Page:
The carrying amount and accumulated amortization of acquired intangible assets subject to amortization consist of the following (in thousands):

21



 
As of December 31, 2018
 
As of March 31, 2019
 
Gross Carrying
Amount
 
Accumulated
Amortization
 
Net Carrying
Amount
 
Gross Carrying
Amount
 
Accumulated
Amortization
 
Net Carrying
Amount
Backlog and other
$
743,760

 
$
(701,445
)
 
$
42,315

 
$
743,760

 
$
(704,385
)
 
$
39,375

Customer relationships
534,030

 
(265,242
)
 
268,788

 
534,030

 
(270,890
)
 
263,140

Total
$
1,277,790


$
(966,687
)

$
311,103


$
1,277,790


$
(975,275
)

$
302,515


Intangible assets are amortized based on the expected pattern of consumption. Amortization expense was $9.6 million and $8.6 million for the three months ended March 31, 2018 and 2019, respectively.
Note 11 Long-Term Debt
The carrying values and fair values of our notes payable and long-term debt were as follows (in thousands):
 
As of December 31, 2018
 
As of March 31, 2019
 
Carrying Value
 
Fair Value
 
Carrying Value
 
Fair Value
Intelsat S.A.:
 
 
 
 
 
 
 
4.5% Convertible Senior Notes due June 2025
$
402,500

 
$
590,427

 
$
402,500

 
$
480,742

Unamortized prepaid debt issuance costs and discount on 4.5% Convertible Senior Notes
(149,083
)
 

 
(145,329
)
 

Total Intelsat S.A. obligations
253,417

 
590,427

 
257,171

 
480,742

Intelsat Luxembourg:
 
 
 
 
 
 
 
7.75% Senior Notes due June 2021
421,219

 
381,203

 
421,219

 
376,991

Unamortized prepaid debt issuance costs on 7.75% Senior Notes
(2,062
)
 

 
(1,867
)
 

8.125% Senior Notes due June 2023
1,000,000

 
765,000

 
1,000,000

 
696,250

Unamortized prepaid debt issuance costs on 8.125% Senior Notes
(7,256
)
 

 
(6,913
)
 

12.5% Senior Notes due November 2024
403,350

 
376,807

 
403,350

 
344,014

Unamortized prepaid debt issuance costs and discount on 12.5% Senior Notes
(198,620
)
 

 
(195,445
)
 

Total Intelsat Luxembourg obligations
1,616,631


1,523,010


1,620,344


1,417,255

Intelsat Connect Finance:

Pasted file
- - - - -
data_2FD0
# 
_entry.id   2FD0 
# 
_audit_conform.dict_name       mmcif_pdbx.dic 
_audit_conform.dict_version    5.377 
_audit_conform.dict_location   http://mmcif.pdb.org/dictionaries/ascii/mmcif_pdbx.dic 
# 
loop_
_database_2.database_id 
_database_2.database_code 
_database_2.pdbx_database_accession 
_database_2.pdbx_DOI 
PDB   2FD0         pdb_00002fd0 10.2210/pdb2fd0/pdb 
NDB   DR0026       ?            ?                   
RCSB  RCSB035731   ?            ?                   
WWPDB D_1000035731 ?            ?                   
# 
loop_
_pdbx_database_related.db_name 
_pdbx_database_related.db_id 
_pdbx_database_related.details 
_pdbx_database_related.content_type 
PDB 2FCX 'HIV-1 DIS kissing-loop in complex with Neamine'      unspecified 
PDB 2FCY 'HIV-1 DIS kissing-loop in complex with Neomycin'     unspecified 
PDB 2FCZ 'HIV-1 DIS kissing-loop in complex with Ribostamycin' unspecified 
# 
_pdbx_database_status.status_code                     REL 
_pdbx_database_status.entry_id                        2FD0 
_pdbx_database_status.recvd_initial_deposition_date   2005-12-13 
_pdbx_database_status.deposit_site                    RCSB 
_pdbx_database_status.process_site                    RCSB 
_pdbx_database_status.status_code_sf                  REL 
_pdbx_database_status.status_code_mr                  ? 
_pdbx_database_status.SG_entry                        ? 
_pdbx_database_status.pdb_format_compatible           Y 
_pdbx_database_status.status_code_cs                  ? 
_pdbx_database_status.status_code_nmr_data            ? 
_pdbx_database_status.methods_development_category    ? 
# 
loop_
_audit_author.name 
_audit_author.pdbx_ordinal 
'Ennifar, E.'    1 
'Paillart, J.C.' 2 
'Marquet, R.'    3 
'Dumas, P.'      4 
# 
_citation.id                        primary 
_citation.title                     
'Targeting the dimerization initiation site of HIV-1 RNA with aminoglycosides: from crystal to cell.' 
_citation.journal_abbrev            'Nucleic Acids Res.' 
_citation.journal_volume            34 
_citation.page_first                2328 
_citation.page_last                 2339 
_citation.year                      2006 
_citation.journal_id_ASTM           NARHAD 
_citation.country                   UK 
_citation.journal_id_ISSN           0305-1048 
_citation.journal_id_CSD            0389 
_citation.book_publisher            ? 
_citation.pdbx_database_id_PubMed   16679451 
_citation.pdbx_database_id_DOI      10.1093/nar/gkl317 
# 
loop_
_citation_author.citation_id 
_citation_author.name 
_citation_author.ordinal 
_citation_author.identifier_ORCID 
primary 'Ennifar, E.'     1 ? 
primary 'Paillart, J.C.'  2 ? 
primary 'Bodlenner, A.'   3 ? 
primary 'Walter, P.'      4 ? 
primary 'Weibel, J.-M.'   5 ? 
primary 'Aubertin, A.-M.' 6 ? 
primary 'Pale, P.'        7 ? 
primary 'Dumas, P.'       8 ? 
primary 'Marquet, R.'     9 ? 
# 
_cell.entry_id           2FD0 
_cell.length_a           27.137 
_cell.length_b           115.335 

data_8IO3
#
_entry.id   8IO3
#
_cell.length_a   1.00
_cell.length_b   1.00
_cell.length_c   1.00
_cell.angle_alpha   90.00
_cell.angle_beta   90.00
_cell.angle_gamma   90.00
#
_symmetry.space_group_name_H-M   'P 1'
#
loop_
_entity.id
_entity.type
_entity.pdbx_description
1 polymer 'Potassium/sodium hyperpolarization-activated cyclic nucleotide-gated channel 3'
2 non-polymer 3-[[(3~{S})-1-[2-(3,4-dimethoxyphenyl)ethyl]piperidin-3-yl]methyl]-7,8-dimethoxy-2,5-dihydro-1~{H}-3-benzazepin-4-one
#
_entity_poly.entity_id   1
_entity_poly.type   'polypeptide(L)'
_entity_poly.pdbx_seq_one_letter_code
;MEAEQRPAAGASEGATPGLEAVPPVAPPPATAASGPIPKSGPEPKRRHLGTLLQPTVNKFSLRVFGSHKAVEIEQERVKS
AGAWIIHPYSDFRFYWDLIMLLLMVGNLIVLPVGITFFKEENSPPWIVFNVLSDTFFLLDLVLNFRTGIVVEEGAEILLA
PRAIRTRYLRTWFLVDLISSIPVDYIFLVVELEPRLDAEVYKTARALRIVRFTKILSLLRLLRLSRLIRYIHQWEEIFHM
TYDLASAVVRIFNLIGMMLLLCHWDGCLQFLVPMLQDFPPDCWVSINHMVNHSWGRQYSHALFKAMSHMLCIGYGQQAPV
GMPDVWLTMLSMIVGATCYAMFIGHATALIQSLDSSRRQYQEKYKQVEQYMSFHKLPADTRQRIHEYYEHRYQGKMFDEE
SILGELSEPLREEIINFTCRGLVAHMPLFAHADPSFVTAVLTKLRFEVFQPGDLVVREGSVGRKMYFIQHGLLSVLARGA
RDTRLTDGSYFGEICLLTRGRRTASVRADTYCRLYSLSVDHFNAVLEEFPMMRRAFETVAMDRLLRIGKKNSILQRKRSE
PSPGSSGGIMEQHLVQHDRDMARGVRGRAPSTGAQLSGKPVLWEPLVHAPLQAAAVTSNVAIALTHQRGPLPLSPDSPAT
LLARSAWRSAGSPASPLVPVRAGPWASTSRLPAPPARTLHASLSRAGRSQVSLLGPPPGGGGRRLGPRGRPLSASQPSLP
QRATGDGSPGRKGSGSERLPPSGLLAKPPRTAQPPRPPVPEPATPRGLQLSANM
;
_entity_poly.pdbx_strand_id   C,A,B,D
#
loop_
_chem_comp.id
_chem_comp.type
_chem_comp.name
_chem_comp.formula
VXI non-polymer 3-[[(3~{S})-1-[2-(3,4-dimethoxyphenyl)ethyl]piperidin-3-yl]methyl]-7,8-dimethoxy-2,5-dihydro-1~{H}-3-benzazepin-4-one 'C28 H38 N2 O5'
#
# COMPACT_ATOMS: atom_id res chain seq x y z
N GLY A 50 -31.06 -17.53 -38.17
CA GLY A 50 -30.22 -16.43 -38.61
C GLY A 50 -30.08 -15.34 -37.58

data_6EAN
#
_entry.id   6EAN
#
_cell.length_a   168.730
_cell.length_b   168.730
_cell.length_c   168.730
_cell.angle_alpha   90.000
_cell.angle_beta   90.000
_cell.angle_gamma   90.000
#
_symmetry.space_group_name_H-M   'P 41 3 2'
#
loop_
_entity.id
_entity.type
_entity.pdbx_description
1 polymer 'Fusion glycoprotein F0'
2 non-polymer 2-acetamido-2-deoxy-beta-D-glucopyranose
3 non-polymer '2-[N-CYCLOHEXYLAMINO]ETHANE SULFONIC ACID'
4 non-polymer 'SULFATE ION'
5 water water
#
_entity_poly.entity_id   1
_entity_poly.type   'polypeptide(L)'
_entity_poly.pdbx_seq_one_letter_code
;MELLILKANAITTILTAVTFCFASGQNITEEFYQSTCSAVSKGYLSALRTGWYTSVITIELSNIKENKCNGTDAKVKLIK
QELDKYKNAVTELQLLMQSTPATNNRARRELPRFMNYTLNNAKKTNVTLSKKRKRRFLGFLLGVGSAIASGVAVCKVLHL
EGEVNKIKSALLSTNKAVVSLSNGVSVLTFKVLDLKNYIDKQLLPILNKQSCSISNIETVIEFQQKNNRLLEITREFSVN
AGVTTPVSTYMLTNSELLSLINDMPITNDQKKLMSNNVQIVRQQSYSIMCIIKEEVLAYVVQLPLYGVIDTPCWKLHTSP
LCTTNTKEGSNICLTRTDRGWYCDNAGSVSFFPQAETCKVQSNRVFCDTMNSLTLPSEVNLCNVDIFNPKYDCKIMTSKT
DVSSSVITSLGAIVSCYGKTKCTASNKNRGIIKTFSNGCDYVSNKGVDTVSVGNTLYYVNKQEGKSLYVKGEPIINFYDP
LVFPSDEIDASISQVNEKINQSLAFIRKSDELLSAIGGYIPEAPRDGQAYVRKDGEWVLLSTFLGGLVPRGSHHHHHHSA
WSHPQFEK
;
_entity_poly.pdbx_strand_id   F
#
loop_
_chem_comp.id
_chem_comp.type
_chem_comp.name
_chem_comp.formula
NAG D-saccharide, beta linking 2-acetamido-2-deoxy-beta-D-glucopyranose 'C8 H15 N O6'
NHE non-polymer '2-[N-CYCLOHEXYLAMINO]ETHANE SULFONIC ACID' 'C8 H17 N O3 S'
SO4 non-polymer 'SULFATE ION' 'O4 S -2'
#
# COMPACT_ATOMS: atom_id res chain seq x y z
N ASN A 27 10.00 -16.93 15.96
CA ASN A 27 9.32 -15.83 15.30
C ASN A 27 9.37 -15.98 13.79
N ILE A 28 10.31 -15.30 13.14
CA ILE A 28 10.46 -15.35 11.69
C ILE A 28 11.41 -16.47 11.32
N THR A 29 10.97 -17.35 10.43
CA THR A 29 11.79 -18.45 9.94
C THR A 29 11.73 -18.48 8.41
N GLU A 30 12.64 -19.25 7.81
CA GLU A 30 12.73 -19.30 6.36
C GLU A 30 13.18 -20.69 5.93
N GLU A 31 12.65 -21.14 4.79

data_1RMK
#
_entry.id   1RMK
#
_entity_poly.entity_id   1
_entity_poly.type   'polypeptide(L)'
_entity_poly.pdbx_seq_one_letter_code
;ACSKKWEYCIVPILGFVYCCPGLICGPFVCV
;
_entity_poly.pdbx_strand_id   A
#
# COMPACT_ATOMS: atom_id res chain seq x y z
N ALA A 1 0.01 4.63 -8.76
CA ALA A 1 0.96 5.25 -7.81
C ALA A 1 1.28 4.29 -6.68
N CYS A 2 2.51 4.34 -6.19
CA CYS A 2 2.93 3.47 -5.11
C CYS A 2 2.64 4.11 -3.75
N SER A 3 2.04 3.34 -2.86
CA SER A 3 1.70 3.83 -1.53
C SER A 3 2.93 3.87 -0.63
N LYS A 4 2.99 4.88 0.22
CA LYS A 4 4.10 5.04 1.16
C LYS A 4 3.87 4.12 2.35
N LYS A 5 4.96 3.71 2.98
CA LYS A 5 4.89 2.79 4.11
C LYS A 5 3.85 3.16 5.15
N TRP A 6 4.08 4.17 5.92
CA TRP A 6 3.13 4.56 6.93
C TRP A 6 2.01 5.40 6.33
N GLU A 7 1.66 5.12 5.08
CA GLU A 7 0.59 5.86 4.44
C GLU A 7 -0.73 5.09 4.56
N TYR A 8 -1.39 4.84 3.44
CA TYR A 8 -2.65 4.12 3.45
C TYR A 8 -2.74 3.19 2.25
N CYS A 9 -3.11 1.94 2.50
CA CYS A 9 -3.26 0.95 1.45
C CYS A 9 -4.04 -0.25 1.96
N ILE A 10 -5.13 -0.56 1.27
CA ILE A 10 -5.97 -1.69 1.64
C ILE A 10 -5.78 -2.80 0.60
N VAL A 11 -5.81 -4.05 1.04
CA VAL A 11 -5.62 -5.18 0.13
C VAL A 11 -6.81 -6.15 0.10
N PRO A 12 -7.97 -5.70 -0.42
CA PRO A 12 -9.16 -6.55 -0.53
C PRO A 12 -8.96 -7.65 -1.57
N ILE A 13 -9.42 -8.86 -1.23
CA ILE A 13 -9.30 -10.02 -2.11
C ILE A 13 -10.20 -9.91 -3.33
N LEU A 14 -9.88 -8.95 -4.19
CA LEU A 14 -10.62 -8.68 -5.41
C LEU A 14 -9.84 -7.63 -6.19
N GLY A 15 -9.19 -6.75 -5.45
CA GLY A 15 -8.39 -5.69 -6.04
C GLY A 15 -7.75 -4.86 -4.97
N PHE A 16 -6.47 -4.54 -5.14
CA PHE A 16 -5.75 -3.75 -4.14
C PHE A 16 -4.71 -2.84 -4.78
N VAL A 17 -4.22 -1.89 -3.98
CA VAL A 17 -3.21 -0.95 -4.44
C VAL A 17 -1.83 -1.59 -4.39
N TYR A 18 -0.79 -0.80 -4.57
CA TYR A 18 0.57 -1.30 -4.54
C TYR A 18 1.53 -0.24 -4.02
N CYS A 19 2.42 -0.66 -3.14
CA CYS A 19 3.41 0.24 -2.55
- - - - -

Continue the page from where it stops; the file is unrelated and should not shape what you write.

9.5% Senior Notes due February 2023
1,250,000

 
1,062,500

 
1,250,000

 
1,109,375

Unamortized prepaid debt issuance costs and discount on 9.5% Senior Notes
(34,904
)
 

 
(33,179
)
 

Total Intelsat Connect Finance obligations
1,215,096


1,062,500


1,216,821


1,109,375

Intelsat Jackson:
 
 
 
 
 
 
 
9.5% Senior Secured Notes due September 2022
490,000

 
556,150

 
490,000

 
565,338

Unamortized prepaid debt issuance costs and discount on 9.5% Senior Secured Notes
(14,545
)
 

 
(13,742
)
 

8% Senior Secured Notes due February 2024
1,349,678

 
1,390,168

 
1,349,678

 
1,403,665

Unamortized prepaid debt issuance costs and premium on 8% Senior Secured Notes
(4,671
)
 

 
(4,485
)
 

5.5% Senior Notes due August 2023
1,985,000

 
1,717,025

 
1,985,000

 
1,756,725

Unamortized prepaid debt issuance costs on 5.5% Senior Notes
(10,859
)
 

 
(10,337
)
 

9.75% Senior Notes due July 2025
1,485,000

 
1,488,713

 
1,485,000

 
1,507,275

Unamortized prepaid debt issuance costs on 9.75% Senior Notes
(18,230
)
 

 
(17,729
)
 

8.5% Senior Notes due October 2024
2,950,000

 
2,832,000

 
2,950,000

 
2,868,875

Unamortized prepaid debt issuance costs and premium on 8.5% Senior Notes
(15,310
)
 

 
(14,500
)
 


22



Senior Secured Credit Facilities due November 2023
2,000,000

 
1,940,000

 
2,000,000

 
1,965,000

Unamortized prepaid debt issuance costs and discount on Senior Secured Credit Facilities
(26,965
)
 

 
(25,810
)
 

Senior Secured Credit Facilities due January 2024
395,000

 
395,988

 
395,000

 
395,988

Unamortized prepaid debt issuance costs and discount on Senior Secured Credit Facilities
(1,933
)
 

 
(1,853
)
 

6.625% Senior Secured Credit Facilities due January 2024
700,000

 
694,750

 
700,000

 
698,250

Unamortized prepaid debt issuance costs and discount on Senior Secured Credit Facilities
(3,427
)
 

 
(3,284
)
 

Total Intelsat Jackson obligations
11,258,738


11,014,794


11,262,938


11,161,116

Eliminations:
 
 
 
 
 
 
 
8.125% Senior Notes of Intelsat Luxembourg due June 2023 owned by Intelsat Connect Finance and Intelsat Jackson
(111,663
)
 
(85,422
)
 
(111,663
)
 
(77,745
)
Unamortized prepaid debt issuance costs on 8.125% Senior Notes
810